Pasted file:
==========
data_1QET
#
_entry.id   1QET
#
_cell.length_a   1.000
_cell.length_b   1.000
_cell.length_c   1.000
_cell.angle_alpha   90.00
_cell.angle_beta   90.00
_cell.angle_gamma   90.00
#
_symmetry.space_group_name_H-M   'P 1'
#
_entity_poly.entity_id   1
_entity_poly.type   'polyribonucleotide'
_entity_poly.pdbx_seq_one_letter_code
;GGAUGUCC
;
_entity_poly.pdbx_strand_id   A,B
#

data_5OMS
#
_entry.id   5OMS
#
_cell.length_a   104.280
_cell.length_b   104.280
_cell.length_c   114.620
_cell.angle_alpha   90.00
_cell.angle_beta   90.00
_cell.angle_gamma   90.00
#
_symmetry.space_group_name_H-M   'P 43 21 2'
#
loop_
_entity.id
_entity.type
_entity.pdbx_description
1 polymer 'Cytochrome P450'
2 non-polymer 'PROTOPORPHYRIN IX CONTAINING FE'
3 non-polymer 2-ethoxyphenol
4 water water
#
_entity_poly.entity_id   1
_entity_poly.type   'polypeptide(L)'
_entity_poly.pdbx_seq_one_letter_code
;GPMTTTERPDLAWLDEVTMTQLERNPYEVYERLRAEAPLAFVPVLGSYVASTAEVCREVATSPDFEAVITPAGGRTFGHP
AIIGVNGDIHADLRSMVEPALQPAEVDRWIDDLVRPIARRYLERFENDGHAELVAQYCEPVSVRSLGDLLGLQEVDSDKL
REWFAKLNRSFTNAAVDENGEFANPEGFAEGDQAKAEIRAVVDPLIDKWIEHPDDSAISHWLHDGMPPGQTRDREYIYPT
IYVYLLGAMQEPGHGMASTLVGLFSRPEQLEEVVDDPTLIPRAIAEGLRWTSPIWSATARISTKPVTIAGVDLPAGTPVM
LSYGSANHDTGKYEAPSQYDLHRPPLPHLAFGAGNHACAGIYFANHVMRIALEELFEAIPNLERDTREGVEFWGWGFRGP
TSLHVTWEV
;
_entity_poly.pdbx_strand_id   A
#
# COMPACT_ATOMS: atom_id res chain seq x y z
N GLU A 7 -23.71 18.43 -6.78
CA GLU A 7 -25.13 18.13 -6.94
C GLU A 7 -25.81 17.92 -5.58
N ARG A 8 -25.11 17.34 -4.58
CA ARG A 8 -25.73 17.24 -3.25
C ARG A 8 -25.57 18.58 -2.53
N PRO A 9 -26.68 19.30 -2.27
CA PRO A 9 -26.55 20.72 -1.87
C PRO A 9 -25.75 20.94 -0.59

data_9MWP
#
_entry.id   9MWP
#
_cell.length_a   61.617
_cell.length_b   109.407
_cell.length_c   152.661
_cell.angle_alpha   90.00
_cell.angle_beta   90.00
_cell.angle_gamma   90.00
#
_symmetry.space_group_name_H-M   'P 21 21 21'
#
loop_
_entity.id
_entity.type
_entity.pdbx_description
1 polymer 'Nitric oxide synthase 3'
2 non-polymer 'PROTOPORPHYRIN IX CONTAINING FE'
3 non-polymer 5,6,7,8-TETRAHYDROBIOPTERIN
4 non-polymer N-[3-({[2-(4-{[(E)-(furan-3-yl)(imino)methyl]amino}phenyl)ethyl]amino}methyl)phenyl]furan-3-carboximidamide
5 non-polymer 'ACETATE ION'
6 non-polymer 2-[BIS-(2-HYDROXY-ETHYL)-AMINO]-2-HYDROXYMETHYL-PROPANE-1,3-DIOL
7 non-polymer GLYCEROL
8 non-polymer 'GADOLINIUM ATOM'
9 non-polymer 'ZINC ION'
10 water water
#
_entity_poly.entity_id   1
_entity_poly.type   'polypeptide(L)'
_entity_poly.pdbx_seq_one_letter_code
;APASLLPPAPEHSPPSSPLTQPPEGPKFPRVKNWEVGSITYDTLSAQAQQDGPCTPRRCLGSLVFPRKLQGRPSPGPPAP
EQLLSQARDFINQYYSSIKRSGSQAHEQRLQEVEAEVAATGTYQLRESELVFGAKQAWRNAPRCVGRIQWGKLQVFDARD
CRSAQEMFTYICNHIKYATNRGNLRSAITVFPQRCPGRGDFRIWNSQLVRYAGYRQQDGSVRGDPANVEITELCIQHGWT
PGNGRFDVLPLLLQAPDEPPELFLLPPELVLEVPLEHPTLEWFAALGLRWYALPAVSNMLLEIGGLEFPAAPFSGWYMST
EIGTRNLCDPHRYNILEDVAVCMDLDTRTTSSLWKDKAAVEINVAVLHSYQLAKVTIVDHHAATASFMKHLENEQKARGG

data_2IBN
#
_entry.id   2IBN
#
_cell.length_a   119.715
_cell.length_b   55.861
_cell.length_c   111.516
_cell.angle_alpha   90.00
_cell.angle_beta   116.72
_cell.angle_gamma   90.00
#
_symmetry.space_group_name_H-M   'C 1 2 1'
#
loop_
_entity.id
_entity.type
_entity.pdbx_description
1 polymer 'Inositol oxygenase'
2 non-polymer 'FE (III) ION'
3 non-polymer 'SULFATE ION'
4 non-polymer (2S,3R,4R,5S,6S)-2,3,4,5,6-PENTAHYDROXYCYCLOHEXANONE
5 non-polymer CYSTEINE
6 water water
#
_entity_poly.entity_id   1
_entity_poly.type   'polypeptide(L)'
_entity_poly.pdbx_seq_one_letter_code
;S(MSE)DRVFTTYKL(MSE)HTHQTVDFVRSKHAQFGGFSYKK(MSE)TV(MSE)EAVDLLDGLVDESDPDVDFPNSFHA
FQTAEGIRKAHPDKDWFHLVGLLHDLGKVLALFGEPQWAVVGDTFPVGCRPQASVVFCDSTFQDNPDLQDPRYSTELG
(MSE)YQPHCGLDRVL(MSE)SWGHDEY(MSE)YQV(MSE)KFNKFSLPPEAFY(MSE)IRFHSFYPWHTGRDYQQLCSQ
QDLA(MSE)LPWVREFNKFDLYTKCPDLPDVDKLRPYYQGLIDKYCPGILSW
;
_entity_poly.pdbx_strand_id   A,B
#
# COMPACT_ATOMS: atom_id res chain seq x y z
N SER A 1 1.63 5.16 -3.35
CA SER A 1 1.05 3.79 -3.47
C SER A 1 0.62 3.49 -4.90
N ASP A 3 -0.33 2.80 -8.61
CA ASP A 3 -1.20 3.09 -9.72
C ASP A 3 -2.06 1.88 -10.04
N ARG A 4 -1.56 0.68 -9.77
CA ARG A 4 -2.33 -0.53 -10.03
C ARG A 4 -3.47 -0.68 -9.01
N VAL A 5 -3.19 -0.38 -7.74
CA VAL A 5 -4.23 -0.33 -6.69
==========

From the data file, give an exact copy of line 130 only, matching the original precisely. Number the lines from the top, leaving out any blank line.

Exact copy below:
(MSE)YQPHCGLDRVL(MSE)SWGHDEY(MSE)YQV(MSE)KFNKFSLPPEAFY(MSE)IRFHSFYPWHTGRDYQQLCSQ